Reed: “What we focus on is the greatest video service.  It’s only 8 bucks a month, so it’s very low price, large scale, and we’re just making it better and better and better.”

Charlie: “And it’s gonna cost more and more and more.  I mean, with all this competition in video, why wouldn’t the price just go sky high, almost making it – just cutting your profit margins way down?”

You don’t need to be Murray Rothbard to figure out that scale and competition drive prices down.  No wonder Charlie hasn’t been able to monetize his online streaming content….

Charlie Rose: dumb, but pretty

Subscribe to our New Pay Wall!

March 17, 2011

By the Chicago Bureau Chief

Interesting that the announcement of the New York Times’ pay wall should follow so closely on the heels of this interview.  David Carr, of the Times and Walt Mossberg of the Wall Street Journal, both weigh in on the iPad 2.

We find Walt Mossberg pretty blowhardy and generally not techy enough to write about tech, so we’re glad to see that his criticisms of the iPad have drawn criticism of their own.  David Carr is a point of contention among your editorial board – the Chicago Bureau Chief finds him a very entertaining interview, both for his weird, wide-mouthed, downhome midwestern accent and his baggy fitting suits.  And he doesn’t get any better than in this interview, live from SxSW where he looks and sounds like he scored some high grade coke from Bob Rodriguez right before the cameras started rolling.  (“When someone is described as the love child of a Hell’s Angel and a Sioux Indian, you’re gonna want to be able to hit that name and see that person with they’re big long hair and their feathered earring and have them talk you.”  Maybe peyote…)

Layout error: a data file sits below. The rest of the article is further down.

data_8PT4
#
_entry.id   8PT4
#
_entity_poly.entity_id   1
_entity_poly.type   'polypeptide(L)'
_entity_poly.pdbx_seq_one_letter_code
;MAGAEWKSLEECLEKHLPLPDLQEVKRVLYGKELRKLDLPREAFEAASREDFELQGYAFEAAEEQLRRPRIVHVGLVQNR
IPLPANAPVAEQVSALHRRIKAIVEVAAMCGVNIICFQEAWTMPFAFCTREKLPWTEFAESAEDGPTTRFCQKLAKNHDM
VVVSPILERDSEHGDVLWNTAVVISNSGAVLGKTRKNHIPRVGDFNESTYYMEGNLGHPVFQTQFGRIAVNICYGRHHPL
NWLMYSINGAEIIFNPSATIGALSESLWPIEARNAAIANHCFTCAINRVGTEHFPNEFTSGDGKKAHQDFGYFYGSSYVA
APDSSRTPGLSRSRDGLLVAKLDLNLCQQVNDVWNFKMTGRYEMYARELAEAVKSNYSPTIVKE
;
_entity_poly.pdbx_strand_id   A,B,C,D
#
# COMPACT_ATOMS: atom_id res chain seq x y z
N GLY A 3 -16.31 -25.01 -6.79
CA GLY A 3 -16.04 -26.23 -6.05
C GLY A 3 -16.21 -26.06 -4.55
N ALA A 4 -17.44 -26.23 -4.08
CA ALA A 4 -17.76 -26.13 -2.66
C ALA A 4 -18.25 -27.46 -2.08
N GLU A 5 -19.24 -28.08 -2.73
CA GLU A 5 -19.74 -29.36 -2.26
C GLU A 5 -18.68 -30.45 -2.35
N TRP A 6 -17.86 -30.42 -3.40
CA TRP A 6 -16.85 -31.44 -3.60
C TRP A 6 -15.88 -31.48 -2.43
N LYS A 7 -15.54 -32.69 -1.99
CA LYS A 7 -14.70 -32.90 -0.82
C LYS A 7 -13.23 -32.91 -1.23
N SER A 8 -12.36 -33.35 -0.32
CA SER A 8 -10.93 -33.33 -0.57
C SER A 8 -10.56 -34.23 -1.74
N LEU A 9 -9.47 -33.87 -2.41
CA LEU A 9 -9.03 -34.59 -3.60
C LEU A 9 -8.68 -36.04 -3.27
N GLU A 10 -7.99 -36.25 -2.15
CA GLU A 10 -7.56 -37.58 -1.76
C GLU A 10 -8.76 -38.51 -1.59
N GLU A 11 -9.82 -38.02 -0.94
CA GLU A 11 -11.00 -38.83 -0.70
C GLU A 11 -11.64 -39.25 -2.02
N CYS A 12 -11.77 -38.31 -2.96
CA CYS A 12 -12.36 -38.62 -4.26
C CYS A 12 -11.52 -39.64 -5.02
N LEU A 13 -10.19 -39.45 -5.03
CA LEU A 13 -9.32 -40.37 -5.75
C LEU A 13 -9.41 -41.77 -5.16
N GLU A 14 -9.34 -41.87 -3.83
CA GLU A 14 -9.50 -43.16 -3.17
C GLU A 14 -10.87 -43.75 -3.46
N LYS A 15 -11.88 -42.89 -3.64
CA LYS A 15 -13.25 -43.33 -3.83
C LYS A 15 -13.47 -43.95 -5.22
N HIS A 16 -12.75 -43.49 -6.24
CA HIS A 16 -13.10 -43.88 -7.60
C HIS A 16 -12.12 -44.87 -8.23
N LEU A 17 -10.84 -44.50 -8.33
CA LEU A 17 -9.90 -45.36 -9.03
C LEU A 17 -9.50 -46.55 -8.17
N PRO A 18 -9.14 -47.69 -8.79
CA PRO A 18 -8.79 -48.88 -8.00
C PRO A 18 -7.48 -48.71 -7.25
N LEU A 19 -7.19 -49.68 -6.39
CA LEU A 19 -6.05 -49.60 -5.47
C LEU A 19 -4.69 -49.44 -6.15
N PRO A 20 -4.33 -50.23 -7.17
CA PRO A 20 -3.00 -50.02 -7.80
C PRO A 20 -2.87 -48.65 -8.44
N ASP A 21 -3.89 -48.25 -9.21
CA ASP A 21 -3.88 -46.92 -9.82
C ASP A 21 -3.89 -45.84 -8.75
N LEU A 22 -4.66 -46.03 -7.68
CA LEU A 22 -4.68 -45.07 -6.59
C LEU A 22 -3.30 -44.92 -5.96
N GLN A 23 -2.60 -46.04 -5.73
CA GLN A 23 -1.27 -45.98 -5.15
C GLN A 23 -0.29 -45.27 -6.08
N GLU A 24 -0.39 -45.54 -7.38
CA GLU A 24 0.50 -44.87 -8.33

But what’s we find most interesting re: the New York Times subscription plan is a lexical point.  David Carr – of the New York Times – tells us that the future of paying for news content will be delivered by Apps, which is “a sexy and wonderful word” – not subscriptions, which is a “terrible word”.

Well, it seems that the editorial board of the Times (our chief rival) didn’t consult Dave before they sent out this e-mail:

The editors of BATT wholeheartedly endorse freenyt on Twitter, the first of many easy and obvious solutions to this pay wall.


March 14, 2011

By the Chicago Bureau Chief

This is a story about Charlie Rose.  This is a story about technology.  This is a story about stories.

A Thought Experiment

Let’s imagine for a second that you are Charlie Rose.  You’re the doyen of Manhattan Society.  Why?  Because you know everybody.

You count among your friends the world’s millionaires and billionaires.  Yet you pay yourself a wage barely sufficient to maintain respectability in their circles.  You run your broadcast on a shoestring budget, and even that you have to go begging and schilling for.

You own little: a few tailored suits, an oak table – not even a pair of cuff links.  So what’s your most valuable asset (aside from your charisma)?

Thousand upon thousands of hours of filmed conversations with the greatest thinkers of the past twenty years.  You’ve invested your entire life into them.  You own the most interesting real-life stories narrated by the people who lived them.

There’s little doubt that you want – nay, deserve to convert such a coveted asset into bankable cash.  When TV was the only game in town, there was little you could do about it.  Your broadcast is hardly broad enough for widespread commercial syndication.  Plus, you’re on PBS.  The best you could do was to sell transcripts, VHS tapes, and then DVDs of your conversations.

But then the internet came around.  You’re Charlie Rose.  You’re no dope.  You’re obsessed with technology, to the point that you’re willing to sacrifice your body for a gadget.  You’re aware of every impending development, and you’ve asked all the right people what each advance means for your future.  You know, for example, that online streaming video could mean big business for a man in television.

But let’s not forget: you’re Charlie Rose.  You’re almost a public intellectual.  You’re a celebrity, but only among celebrities.  You come from humble roots in North Carolina and you yearn to cast a wider net.  Maybe it’s not the Common Man who you want to include in your discussions, but it’s sure as hell every last Good Ol’ Boy you can find.